Mariam was betrothed to Sahag (Isaac), the son of a poor family, when she was twelve. Already as a young woman she was independent and outspoken. She liked to kick ball with her friends but that was frowned upon when she was soon to be a bride. Then she said to Sahag: “I don’t want a fiancé who stands in the way of my game”. They married two years later with financial assistance from her father Hovsep. It was customary for girls to get married at an early age, often in order to minimize the risk of being abducted by surrounding Kurds. Mariam gave birth to four boys; Ashur, Yakub, Donabed and Garabed , as well as two daughters; Anna and Margaret (Markrit). Sahag became the foreman of the in-laws’ sewing room and was able to support his family without any problems. When his father-in-law lost his business, Sahag and Mariam were faced with major financial pressures. But Mariam was a proud and independent woman who refused to admit to poverty. There were periods when her children lacked food for the day, but she gathered firewood and lit the stove with a pan containing only water. In this way, she allowed the neighbors to believe that the smoke in the chimney came from cooking. She was a dominant woman reminiscent of my own grandmother — an authority in our home village of Anhel in Turabdin. My grandmother had also experienced grief in losing her husband, her father-in-law and her only son. All three were 27 years old. Three black-dressed widows were forced to take care of four small children in my family.
Eventually, Mariam Yousuf’s children grew up and were able to contribute to the family’s livelihood. Ashur was talented and wanted to invest in higher education but had to move around teaching in cities like Malatya, Izmir, Amasya and Urhoy to secure his livelihood. Eventually he ended up at Euphrates College, where he met his wife Arshaluys. When he was murdered in 1915, she was left alone with fear for her children and responsible for the family’s livelihood. The entire Armenian and Assyrian community in the area had been smashed. The men were murdered or driven on marches to labor camps that often ended with death. Many women and children became slaves to Kurdish families who also enriched themselves by confiscating Christian property. Arshaluys and her children were spared and she was determined not to give way to the grief. She rolled up her sleeves to get food and security for her six children.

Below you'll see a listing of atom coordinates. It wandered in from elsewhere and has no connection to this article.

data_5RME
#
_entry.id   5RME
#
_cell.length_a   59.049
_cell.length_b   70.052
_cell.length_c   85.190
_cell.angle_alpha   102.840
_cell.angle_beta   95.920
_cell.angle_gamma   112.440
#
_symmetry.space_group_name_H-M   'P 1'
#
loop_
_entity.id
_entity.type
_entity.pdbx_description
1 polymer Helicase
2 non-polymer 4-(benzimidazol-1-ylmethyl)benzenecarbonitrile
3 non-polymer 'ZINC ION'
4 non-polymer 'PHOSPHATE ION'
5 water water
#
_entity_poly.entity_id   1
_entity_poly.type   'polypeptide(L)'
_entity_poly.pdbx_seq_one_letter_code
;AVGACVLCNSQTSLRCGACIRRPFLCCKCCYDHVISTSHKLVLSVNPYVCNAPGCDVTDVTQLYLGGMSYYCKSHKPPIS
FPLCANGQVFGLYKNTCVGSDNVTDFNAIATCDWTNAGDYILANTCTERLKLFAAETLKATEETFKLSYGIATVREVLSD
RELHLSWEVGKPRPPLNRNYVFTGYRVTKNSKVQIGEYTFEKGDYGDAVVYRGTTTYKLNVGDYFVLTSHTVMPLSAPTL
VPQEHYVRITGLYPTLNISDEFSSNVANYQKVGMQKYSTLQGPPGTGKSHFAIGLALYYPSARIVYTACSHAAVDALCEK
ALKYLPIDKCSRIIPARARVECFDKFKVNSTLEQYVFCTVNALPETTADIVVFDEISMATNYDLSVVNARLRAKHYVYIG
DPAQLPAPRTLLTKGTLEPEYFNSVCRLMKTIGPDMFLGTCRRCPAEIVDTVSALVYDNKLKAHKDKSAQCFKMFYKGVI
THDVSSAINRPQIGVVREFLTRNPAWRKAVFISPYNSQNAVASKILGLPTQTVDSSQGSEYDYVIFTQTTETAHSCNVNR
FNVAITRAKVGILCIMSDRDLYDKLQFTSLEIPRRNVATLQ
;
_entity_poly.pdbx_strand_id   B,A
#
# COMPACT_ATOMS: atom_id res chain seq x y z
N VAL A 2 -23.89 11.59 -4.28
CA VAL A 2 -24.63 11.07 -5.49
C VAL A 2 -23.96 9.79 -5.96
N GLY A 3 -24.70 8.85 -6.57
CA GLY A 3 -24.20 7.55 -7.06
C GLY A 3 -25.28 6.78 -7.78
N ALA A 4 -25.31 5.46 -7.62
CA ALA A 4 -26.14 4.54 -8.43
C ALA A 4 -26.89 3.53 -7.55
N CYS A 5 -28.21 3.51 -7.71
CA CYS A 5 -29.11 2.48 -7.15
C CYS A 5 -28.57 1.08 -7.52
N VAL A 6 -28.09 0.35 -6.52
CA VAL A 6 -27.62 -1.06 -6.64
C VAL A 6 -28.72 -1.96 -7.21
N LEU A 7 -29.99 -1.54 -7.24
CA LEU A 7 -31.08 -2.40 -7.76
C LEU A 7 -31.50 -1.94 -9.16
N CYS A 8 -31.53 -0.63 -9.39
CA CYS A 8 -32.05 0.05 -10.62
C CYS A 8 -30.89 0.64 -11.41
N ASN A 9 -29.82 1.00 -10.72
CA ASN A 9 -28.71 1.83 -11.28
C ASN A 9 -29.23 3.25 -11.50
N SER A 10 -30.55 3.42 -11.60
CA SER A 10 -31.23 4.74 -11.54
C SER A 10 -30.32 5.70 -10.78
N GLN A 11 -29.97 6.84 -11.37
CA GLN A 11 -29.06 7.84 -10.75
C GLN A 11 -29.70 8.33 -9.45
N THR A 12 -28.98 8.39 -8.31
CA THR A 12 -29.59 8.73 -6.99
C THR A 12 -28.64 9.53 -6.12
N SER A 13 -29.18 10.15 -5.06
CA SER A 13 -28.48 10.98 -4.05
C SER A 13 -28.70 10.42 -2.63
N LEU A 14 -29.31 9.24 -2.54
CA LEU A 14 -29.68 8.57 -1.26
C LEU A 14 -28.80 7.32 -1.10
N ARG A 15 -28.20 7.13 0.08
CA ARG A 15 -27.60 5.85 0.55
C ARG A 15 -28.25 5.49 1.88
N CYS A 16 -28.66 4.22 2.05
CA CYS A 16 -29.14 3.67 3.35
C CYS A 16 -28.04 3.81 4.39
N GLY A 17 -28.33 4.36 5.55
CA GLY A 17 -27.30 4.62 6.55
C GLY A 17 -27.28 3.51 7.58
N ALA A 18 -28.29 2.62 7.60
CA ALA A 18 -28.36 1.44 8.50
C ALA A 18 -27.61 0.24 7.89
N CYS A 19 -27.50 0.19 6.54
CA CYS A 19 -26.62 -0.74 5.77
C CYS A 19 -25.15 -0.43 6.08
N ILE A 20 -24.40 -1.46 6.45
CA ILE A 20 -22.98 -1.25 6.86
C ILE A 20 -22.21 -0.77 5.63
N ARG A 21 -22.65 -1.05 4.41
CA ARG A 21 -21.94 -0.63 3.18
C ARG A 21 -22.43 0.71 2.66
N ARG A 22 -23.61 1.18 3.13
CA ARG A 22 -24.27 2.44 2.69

She asked her aunt in Mezre, an hour’s walk from Kharput, to accompany her to surrounding Kurdish villages to exchange household items for food. But it was a risky journey and she barely managed to escape death. Arshaluys and her aunt had met two Kurdish women in a village who befriended them and accompanied them on their way back. The Kurdish women even insisted that Arshaluys and her aunt stop by their home whenever they went past the area. When they left the village together, her aunt had to go home to Mezre. One Kurdish woman claimed that she had a job to do in Kharput and followed the same route as Arshaluys, while her aunt and the other woman turned away on another road. Just when Arshaluys and the woman sat down to rest on the roadside, she heard a deep voice in the distance. She turned around and said to herself that it must be a daydream. When the voice was heard again, Arshaluys ran towards where it came from. Suddenly, the exhausted aunt fell in Arshaluys’s arms. She told her that the other Kurdish woman she had been with had had a pang of conscience and revealed that Arshaluys’s companion had a plan to throw Arshaluys over the bridge into the river to steal her Belongings. When I read these chapters in the book, I had to put it away for the rest of the day, because they are so gripping.